Opportunity In Japan's Soft Drinks Market

Buoyed by Prime Minister Shinzo Abe's proactive economic policies, the outlook for Japan's soft drinks sector appears bright. BMI recently revised its forecast for the country's 2013 real GDP growth to 1.8%, up from previous projections of 1.4%. With this in mind, we believe that the soft drinks sector will deliver a compound annual growth rate of 3.5% for the years between 2012 and 2017. Though industry leaders have turned their attention to expansion in the rest of the world, in our view there is continued incentive to deliver innovative new products to Japan's wealthy population.

Suntory's recent acquisition of Lucozade and Ribena for US$2.1bn demonstrates how Japanese beverage suppliers are looking to diversify their business away from the aging Japanese market. Indeed, the overseas sales of the two largest domestic soft drinks manufacturers, Kirin and Suntory, account for 30% and 21% of their total sales respectively. With almost half of the population forecast to be older than 65 by 2025, it is understandable why many believe the Japanese soft drinks sector has little growth potential. That said, this aging and wealthy population offers some key opportunities from which producers can benefit in the domestic market.

Health drinks represent one of these opportunities. Ito En, the largest provider of ready-to-drink tea in Japan, promotes the concepts of 'natural' and 'healthy' as fundamental to its product base. With tea remaining as the most popular Japanese staple, The Coca-Cola Company last year recorded 33.1% sales growth for its healthy, sugar-free Ayataka tea. PepsiCo also released a cola described, controversially, as 'fat blocking'. Companies are also developing new carbonated beverages with added 'healthier' extracts of ingredients such as ginger and black bean.

Soft Drink Sales Growth To Outperform
Japan - Soft Drink Sales & Nominal GDP

Opportunity In Japan's Soft Drinks Market

Buoyed by Prime Minister Shinzo Abe's proactive economic policies, the outlook for Japan's soft drinks sector appears bright. BMI recently revised its forecast for the country's 2013 real GDP growth to 1.8%, up from previous projections of 1.4%. With this in mind, we believe that the soft drinks sector will deliver a compound annual growth rate of 3.5% for the years between 2012 and 2017. Though industry leaders have turned their attention to expansion in the rest of the world, in our view there is continued incentive to deliver innovative new products to Japan's wealthy population.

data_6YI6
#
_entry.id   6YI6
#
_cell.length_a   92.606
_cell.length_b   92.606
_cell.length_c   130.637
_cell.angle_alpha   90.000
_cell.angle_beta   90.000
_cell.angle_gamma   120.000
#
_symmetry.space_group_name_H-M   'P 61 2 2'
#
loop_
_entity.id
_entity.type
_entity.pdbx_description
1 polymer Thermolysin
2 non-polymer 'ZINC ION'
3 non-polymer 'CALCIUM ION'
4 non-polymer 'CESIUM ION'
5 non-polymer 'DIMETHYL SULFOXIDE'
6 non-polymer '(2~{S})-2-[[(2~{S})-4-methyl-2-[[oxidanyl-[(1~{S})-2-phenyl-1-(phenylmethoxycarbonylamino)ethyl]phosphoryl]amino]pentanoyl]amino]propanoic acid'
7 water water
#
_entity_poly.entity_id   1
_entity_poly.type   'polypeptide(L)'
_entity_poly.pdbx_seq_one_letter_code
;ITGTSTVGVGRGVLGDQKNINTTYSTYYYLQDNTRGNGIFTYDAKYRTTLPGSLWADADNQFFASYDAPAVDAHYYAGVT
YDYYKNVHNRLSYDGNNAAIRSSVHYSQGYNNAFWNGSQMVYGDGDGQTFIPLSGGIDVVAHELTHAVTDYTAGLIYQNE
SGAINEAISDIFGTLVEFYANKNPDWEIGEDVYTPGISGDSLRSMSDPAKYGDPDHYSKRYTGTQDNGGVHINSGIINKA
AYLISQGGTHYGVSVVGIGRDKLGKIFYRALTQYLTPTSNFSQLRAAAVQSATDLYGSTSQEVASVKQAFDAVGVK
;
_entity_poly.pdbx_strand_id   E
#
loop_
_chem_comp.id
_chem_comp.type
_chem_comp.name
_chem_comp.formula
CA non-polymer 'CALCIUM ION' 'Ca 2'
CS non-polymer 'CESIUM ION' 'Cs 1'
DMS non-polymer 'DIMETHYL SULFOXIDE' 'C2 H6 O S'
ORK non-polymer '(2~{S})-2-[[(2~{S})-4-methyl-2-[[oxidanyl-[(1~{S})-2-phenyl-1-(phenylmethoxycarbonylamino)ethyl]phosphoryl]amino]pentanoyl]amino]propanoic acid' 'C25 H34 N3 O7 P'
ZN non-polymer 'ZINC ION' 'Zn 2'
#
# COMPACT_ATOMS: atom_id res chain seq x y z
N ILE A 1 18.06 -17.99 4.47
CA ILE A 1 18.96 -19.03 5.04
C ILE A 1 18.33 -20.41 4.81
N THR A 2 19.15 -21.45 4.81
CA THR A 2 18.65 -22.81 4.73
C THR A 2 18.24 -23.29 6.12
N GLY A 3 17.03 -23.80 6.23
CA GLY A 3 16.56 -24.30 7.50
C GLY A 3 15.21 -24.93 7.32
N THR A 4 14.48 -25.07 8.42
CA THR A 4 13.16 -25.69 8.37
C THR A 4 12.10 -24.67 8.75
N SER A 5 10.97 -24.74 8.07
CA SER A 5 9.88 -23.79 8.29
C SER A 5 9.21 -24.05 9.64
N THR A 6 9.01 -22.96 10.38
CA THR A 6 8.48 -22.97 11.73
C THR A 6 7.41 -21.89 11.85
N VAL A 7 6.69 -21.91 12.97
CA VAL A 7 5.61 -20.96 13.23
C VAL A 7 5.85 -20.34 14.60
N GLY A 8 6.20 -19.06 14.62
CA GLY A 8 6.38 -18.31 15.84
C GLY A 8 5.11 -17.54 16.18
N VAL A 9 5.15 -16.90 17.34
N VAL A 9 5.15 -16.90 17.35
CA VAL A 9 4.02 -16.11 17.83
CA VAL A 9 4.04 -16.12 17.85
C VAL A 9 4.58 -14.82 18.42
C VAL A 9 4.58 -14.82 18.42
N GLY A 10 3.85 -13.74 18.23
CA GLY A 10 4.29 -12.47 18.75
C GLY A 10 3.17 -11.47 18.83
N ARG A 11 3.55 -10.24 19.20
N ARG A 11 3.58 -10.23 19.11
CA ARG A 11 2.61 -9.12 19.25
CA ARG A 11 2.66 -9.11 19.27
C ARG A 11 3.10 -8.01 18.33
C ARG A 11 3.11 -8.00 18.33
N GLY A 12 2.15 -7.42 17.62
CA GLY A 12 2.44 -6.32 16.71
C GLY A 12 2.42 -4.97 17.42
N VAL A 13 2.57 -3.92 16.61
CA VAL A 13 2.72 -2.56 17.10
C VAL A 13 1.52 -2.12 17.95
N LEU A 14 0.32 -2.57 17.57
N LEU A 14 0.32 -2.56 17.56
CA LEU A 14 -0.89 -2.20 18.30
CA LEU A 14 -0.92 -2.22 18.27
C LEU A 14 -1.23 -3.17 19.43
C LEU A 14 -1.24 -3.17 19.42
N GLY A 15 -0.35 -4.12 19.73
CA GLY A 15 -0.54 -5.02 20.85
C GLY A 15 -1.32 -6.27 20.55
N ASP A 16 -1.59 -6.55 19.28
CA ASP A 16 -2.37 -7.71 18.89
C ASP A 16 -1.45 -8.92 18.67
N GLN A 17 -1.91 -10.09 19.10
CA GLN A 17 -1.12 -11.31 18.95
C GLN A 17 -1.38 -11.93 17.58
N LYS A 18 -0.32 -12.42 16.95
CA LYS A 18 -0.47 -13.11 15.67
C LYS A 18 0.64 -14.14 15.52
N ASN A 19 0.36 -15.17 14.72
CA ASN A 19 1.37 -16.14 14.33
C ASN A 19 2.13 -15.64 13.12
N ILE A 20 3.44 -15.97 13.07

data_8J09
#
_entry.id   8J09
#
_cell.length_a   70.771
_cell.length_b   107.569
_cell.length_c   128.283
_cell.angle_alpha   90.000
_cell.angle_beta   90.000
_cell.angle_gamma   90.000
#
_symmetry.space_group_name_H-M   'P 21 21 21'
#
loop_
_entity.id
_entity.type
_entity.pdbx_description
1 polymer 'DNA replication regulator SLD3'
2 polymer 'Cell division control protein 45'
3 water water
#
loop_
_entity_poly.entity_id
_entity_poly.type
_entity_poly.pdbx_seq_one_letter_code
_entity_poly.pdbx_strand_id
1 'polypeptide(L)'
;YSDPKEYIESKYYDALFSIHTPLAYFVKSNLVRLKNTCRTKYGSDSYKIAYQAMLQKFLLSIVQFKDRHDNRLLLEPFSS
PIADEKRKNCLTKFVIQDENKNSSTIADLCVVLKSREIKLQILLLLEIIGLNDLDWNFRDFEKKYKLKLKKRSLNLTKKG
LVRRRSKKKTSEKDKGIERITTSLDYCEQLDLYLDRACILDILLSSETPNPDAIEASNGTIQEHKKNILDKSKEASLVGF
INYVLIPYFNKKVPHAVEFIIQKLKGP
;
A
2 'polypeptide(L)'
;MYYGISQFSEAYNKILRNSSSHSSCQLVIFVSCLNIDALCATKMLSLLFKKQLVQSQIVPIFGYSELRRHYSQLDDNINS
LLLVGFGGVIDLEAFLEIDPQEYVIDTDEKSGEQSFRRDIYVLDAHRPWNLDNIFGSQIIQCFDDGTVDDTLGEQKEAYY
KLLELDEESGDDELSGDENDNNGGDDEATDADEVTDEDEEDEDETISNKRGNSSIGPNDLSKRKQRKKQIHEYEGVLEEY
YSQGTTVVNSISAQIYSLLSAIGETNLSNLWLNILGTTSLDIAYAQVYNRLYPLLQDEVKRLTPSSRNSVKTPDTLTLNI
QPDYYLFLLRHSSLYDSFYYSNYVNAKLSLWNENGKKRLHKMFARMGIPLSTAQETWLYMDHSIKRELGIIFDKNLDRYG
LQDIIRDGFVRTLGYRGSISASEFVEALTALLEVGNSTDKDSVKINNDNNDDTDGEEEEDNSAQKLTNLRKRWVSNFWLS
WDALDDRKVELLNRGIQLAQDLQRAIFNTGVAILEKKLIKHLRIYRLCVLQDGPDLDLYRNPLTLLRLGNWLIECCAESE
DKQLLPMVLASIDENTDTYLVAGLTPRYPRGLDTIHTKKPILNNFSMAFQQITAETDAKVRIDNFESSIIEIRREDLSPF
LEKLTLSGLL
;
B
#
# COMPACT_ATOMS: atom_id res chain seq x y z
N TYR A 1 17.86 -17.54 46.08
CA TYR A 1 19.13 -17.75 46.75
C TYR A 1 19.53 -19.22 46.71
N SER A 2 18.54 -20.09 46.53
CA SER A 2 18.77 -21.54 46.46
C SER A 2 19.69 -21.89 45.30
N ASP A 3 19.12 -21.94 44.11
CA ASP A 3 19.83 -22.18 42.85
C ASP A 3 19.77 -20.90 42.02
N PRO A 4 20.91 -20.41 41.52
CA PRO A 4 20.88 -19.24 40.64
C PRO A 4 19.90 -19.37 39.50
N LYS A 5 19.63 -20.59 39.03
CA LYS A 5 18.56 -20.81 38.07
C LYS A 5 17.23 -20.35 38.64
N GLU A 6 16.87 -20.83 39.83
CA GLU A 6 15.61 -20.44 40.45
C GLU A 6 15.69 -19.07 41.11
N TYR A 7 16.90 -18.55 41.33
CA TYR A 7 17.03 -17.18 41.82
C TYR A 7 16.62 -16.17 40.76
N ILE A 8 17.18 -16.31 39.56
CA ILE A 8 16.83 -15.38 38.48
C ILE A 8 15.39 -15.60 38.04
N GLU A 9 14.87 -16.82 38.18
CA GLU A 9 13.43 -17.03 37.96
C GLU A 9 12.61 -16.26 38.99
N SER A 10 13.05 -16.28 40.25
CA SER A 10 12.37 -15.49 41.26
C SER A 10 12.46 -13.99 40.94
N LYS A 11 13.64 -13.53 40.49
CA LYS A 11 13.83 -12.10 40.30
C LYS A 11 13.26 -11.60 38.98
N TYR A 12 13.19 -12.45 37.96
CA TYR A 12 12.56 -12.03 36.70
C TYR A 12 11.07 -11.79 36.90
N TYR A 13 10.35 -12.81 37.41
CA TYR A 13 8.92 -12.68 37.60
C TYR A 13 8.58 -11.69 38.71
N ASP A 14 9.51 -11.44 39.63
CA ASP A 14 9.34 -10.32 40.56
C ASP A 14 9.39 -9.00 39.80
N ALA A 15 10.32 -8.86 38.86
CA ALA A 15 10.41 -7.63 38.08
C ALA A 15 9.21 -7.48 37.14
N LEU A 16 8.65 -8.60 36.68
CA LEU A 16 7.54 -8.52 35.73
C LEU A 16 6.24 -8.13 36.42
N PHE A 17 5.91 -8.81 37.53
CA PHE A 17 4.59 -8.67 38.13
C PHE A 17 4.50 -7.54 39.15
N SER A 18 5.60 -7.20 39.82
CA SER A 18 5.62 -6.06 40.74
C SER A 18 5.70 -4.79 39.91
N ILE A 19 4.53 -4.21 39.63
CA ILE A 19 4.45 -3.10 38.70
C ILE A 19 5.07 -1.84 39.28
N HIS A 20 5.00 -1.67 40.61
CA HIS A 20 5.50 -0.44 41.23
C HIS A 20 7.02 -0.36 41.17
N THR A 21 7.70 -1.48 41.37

Soft Drink Sales Growth To Outperform
Japan - Soft Drink Sales & Nominal GDP

Suntory's recent acquisition of Lucozade and Ribena for US$2.1bn demonstrates how Japanese beverage suppliers are looking to diversify their business away from the aging Japanese market. Indeed, the overseas sales of the two largest domestic soft drinks manufacturers, Kirin and Suntory, account for 30% and 21% of their total sales respectively. With almost half of the population forecast to be older than 65 by 2025, it is understandable why many believe the Japanese soft drinks sector has little growth potential. That said, this aging and wealthy population offers some key opportunities from which producers can benefit in the domestic market.

Health drinks represent one of these opportunities. Ito En, the largest provider of ready-to-drink tea in Japan, promotes the concepts of 'natural' and 'healthy' as fundamental to its product base. With tea remaining as the most popular Japanese staple, The Coca-Cola Company last year recorded 33.1% sales growth for its healthy, sugar-free Ayataka tea. PepsiCo also released a cola described, controversially, as 'fat blocking'. Companies are also developing new carbonated beverages with added 'healthier' extracts of ingredients such as ginger and black bean.

The Japanese population's acceptance of new products also offers an ongoing opportunity for drinks companies. This month, Coca Cola will release the world's first hot carbonated ginger ale, to be sold from vending machines. Similarly, Kirin aims to release its own hot fizzy drink, the Hot Hojun Apple & Hot. Ito En has just begun distribution of a new drink designed to act as a breakfast substitute called the Vege Smoothie. Such new products exhibit the dynamism and potential in the soft drinks market, which exists due to Japan's high-spending population.

The Japanese soft drinks market does not offer the long-term potential that is present in many other Asian countries. However, in the short-to-medium term, the unique traits offered by Japanese consumers give companies greater opportunity than could otherwise be expected. While it is sensible for market leaders to diversify in other countries, Japan presents chances that, if intelligently executed, could prove to be very profitable.

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